In a year when the scandal-plagued casino industry damaged by three royal commissions into Crown Resorts has been forced to clean up its act, poker machine manufacturer Aristocrat Leisure took the task literally. As the pandemic shut casinos and dented Aristocrat’s turnover, the $30 billion ASX company filed a patent in the United States for self-disinfecting poker machines. Aristocrat Technologies said it could make poker machines or retro-fit them with ultra-violet (UV) light to rid “high-touch” surfaces and buttons of COVID-19 and other pathogens. The UV light, which the company insists can be deployed safely by “limiting exposure to UV radiation that might cause skin damage or retinal damage”, could be activated on demand, during idle times, or during off-hours for a more thorough disinfection with higher-intensity UV light.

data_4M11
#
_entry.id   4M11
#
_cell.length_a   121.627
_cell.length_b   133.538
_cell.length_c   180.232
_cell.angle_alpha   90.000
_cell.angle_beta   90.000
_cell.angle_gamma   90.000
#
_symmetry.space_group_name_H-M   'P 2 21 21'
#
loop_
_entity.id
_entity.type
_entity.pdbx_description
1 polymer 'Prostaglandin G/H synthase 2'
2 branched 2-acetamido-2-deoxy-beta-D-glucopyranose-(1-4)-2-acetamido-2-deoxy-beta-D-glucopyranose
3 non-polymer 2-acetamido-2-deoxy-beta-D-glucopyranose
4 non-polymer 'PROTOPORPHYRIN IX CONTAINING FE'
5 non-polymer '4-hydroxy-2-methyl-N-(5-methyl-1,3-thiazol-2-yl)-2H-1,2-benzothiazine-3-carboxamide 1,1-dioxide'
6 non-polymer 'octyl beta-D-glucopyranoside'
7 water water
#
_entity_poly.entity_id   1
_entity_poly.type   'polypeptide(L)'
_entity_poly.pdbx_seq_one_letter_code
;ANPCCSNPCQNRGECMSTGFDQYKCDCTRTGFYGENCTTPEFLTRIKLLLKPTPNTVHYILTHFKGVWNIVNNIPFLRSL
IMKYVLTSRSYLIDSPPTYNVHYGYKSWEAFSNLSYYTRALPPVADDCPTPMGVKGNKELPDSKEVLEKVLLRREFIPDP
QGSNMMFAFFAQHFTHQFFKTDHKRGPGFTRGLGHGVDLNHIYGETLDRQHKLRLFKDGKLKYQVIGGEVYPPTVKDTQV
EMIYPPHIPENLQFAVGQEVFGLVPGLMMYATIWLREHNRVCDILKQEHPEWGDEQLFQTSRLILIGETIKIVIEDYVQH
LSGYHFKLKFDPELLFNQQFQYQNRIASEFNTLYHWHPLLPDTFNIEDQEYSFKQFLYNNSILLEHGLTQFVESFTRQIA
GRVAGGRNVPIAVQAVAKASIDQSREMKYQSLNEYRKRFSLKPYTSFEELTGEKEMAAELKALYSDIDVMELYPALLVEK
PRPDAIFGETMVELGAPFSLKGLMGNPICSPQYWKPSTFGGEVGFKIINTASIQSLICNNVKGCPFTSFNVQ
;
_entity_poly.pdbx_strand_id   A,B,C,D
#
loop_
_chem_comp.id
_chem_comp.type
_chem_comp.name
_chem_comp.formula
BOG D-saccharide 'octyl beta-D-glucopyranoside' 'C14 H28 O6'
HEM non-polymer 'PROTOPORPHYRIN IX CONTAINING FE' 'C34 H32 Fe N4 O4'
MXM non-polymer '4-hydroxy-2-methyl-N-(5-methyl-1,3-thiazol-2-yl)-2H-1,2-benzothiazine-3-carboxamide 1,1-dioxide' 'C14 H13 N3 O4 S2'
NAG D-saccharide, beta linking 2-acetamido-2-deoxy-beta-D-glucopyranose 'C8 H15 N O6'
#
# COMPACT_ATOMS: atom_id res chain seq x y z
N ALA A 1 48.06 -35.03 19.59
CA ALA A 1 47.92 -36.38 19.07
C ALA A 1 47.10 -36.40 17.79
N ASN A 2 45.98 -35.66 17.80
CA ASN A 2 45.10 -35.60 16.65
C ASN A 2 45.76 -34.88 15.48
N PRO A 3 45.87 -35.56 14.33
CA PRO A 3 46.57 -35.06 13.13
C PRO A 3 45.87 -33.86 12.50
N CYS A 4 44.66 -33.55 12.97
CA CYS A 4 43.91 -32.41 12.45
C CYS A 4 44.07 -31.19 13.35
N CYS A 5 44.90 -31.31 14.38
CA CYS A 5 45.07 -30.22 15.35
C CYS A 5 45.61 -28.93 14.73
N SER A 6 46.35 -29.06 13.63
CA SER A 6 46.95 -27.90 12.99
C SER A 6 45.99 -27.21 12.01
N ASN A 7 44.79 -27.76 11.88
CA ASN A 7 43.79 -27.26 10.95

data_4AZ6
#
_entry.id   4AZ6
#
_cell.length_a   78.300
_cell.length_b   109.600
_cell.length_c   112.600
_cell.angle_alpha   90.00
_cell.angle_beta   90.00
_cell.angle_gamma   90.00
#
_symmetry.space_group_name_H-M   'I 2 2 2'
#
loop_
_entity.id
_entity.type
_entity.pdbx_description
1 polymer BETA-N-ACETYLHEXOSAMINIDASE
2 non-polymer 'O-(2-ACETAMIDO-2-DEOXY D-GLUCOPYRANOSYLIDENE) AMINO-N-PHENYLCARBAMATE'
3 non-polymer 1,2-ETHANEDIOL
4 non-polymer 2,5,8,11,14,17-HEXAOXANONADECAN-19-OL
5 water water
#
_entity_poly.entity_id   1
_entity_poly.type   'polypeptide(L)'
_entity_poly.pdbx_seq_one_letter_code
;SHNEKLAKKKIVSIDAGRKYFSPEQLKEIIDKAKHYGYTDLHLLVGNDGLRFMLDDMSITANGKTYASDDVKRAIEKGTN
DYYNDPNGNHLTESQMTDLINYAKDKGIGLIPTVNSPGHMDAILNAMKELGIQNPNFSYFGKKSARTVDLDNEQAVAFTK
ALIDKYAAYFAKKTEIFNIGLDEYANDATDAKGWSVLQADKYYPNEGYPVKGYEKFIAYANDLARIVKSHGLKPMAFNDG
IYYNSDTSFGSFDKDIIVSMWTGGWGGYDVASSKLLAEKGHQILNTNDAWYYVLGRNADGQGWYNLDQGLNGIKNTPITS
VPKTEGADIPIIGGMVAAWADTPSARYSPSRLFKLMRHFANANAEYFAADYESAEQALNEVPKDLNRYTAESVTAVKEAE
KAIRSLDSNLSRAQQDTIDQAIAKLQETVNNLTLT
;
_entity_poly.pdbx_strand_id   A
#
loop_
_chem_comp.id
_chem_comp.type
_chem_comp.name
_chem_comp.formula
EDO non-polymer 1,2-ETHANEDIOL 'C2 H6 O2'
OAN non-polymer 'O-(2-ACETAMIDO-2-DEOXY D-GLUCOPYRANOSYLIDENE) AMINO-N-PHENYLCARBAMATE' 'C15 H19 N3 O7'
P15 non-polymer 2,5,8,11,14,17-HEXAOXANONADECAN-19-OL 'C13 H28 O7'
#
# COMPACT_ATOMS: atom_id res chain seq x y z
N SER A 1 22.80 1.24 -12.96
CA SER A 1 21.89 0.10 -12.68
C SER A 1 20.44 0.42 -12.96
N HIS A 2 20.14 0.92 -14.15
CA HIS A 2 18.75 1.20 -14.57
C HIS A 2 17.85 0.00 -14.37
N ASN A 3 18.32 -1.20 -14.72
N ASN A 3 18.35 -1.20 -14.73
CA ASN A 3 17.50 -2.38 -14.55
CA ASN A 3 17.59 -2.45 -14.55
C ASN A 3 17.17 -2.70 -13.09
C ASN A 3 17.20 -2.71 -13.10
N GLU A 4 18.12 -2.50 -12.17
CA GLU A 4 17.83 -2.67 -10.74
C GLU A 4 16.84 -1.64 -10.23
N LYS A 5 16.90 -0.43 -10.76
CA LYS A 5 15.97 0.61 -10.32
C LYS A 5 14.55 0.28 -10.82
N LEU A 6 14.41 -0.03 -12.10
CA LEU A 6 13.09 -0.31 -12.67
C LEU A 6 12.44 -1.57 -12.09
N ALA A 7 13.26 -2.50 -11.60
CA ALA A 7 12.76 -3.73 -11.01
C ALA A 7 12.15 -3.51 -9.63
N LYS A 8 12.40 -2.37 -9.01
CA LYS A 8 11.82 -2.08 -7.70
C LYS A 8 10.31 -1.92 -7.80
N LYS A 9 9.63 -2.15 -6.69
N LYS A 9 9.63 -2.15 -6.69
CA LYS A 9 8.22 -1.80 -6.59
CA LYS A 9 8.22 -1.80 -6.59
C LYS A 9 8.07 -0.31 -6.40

.Woodside will press ahead with the biggest oil and gas development to be built in Australia in a decade, after sanctioning its $16.5 billion Scarborough project off Western Australia. In a move that has enraged green groups, Woodside announced it had approved the Scarborough development and the associated upgrade of its Pluto liquefied natural gas facility near Karratha, 1,600km north of Perth. A report by two groups – the Conservation Council of Western Australia and the Australia Institute – suggested the development could lead to lifetime emissions equivalent to that released by 15 coal-fired power plants. The investment decision is the first major fossil fuel project to be announced since the global climate talks in Glasgow, which urged nations to rapidly cut greenhouse gas emissions. A coalition of environmental organisations opposing Woodside Petroleum’s go-ahead for the $16.5 billion Scarborough LNG mega-deal in Western Australia have vowed to step up pressure on the oil and gas giant’s investors and financiers The decision comes despite a furious, last-ditch bid by environmentalists to stymie the project after the Conservation Council of WA last week launched legal action, claiming the project required assessment under federal law. That decision also coincided with news that the boards of Woodside and BHP had agreed to merge their petroleum businesses in a $40 billion deal, which will create one of the world’s biggest fossil fuel players. With a price tag of $16.5 billion, Scarborough is set to be the biggest oil and gas development undertaken in Australia since the end of a $275 billion investment splurge 10 years ago. The project will involve the construction of a 430-kilometre pipeline, linking the Scarborough gas field to the mainland, as well as a second production train at the Pluto LNG processing plant. At the peak of construction, as many as 3,200 jobs are expected to be created, with first production slated for 2026.